The capital gains tax rules for separating or divorcing couples are to be relaxed. It means the period for ‘no gain, no loss’ transfers will be extended to three years for married couples and civil partners who separate or divorce.

So, from 6 April 2023, spouses and civil partners who are in the process of separating or divorcing will have up to three years after the tax year they stop living together to make ‘no gain or no loss’ transfers of assets between them. It gives them more time to transfer assets between themselves without triggering a possible capital gains tax (CGT) charge.

And the new rules give couples unlimited time to make ‘no gain, no loss’ transfers if the assets are part of a formal divorce agreement.

What are the current CGT rules for separating and divorcing couples?

Under the current law, separating couples can transfer assets freely between themselves until the end of the tax year of permanent separation without facing a CGT bill.

But if the transfer is made in the next tax year, the transfer is treated as taking place at market value and there could be a capital gain, even if no cash changed hands. So, if a couple separated on 4 April 2022, they’d only have until the following day (5 April 2022) to transfer their assets without incurring a tax charge.

Why are the rules changing?

The changes follow recommendations by the Office of Tax Simplification (OTS) in its second Capital Gains Tax report, ‘Simplifying practical, technical and administrative issues’. The OTS recommended the Government should extend the ‘no gain no loss’ window on separation to the later of:

  • The end of the tax year at least two years after the separation event
  • Any reasonable time set for the transfer of assets in accordance with a financial agreement approved by a court or equivalent processes in Scotland

The Government agreed with the OTS that the ‘no gain no loss’ window on separation and divorce should be extended. And now the proposed changes have been confirmed in the Autumn Statement and the measures will be enacted in the forthcoming Finance Bill.

What are the new capital gains tax rules?

The new rules, which apply to disposals on or after 6 April 2023, are as follows:

  • Separating spouses or civil partners will have up to three years after the tax year they stop living together to make no gain or no loss transfers.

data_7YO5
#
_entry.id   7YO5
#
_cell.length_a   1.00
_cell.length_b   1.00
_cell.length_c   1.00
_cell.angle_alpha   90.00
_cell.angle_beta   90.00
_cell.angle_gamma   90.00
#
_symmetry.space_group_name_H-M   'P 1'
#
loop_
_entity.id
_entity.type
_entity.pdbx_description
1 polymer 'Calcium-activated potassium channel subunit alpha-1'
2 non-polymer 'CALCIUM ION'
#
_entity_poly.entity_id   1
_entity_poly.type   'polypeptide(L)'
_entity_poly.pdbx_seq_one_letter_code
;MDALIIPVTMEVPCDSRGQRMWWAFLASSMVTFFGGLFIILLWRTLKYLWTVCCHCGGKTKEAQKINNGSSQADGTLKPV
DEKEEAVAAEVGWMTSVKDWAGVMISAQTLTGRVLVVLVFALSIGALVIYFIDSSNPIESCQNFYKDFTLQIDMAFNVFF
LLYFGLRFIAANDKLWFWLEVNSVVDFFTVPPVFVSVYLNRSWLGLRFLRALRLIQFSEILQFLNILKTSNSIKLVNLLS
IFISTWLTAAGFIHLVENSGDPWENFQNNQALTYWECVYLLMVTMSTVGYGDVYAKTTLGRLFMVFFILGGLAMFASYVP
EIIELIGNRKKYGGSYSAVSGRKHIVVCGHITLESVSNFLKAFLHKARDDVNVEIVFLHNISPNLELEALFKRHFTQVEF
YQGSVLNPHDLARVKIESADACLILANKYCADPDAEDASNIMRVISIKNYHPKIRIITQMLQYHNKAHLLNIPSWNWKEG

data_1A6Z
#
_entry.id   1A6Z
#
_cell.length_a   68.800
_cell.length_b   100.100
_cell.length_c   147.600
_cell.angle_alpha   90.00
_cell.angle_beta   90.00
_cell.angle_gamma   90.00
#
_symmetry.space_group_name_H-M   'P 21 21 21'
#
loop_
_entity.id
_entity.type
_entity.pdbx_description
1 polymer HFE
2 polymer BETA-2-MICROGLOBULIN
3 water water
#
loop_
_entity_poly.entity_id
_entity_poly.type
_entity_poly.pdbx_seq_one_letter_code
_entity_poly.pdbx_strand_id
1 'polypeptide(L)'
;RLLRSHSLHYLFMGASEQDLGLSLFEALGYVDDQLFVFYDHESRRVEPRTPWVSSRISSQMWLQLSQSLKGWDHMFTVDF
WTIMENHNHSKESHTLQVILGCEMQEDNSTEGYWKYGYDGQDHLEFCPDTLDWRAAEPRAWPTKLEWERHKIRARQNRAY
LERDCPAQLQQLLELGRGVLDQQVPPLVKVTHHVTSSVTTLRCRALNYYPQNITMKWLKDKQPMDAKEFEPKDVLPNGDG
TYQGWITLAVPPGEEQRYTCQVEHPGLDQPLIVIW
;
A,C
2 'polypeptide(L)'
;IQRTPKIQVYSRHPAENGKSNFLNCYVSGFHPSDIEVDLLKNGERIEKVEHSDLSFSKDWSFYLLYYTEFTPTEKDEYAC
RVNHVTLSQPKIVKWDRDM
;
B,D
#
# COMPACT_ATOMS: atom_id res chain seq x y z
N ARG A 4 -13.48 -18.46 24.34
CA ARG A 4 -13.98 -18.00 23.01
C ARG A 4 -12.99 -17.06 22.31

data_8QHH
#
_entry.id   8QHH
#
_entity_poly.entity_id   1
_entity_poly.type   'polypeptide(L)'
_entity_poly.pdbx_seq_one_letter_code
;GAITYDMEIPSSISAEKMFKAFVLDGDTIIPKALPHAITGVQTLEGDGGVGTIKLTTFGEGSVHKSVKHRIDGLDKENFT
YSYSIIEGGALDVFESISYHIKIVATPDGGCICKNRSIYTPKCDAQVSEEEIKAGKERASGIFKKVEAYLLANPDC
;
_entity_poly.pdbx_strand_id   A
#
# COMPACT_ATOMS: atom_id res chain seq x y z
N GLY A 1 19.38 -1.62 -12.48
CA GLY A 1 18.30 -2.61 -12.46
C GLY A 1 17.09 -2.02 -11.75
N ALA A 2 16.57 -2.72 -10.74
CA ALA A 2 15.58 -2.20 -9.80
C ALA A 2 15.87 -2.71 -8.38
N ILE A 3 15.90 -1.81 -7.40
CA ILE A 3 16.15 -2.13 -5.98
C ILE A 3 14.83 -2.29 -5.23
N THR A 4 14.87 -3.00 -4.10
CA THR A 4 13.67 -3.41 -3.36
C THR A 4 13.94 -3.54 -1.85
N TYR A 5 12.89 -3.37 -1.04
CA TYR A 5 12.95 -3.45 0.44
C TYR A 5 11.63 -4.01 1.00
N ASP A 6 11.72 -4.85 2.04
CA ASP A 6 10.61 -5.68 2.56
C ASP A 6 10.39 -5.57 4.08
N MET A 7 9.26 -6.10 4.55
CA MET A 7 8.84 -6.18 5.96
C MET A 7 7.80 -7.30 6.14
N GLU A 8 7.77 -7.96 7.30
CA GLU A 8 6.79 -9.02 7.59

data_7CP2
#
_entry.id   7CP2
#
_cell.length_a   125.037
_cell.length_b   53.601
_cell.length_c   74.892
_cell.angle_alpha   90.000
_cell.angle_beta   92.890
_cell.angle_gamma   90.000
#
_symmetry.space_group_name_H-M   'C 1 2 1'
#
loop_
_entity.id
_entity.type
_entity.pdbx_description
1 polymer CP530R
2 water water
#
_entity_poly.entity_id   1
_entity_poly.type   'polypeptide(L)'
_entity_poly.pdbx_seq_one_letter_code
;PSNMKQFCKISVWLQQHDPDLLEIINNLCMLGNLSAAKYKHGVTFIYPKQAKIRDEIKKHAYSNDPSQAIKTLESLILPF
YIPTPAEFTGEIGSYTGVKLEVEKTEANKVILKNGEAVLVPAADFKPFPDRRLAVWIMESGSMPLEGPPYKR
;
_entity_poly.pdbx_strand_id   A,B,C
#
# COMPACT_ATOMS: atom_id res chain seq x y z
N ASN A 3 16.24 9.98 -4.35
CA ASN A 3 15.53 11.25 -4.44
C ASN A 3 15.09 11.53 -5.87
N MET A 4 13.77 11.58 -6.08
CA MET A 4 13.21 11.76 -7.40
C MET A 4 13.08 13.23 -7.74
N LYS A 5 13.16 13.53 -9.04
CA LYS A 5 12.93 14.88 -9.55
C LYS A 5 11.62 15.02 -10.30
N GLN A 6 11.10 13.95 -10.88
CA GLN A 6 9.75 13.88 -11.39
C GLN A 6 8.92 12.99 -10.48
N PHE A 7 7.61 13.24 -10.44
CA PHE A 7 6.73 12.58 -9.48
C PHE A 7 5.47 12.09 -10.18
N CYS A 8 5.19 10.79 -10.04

• No gain or no loss treatment will also apply to assets that separating spouses or civil partners transfer between themselves as part of a formal divorce agreement.
  • A spouse or civil partner who retains an interest in the former matrimonial home will be given an option to claim private residence relief (PRR) when it’s sold.

Plus, the changes introduce special rules for individuals who have transferred their interest in their former matrimonial home to their ex-spouse or civil partner and are entitled to receive a percentage of the proceeds when that home is eventually sold. They can apply the same tax treatment to those proceeds when they receive them that applied when they transferred their original interest in the home to their ex-spouse or civil partner.

Our thoughts on the ‘no gain, no loss’ CGT changes

Divorcing can be a very traumatic time emotionally but can also be challenging for couples who are trying to separate their financial affairs.

As the tax rules are neutral in relation to interspousal transfers, it can often be overlooked there are different rules for couples who are in the process of divorcing.

So, it’s important that divorcing couples understand the tax implications of any financial packages that are being agreed between them. Mistakes can be costly in tax terms if they’re picked up by HMRC later.

Capital gains tax expertise

Our professional tax advisers are experienced at dealing with the complex and evolving UK tax rules, including capital gains tax for separating and divorcing couples. We can support couples with their tax arrangements and can also advise intermediaries acting on their behalf.

Call our team on 07813 434195 or email:

Steph Churchill

Stephanie Churchill

Managing director & co-owner of Churchill Taxation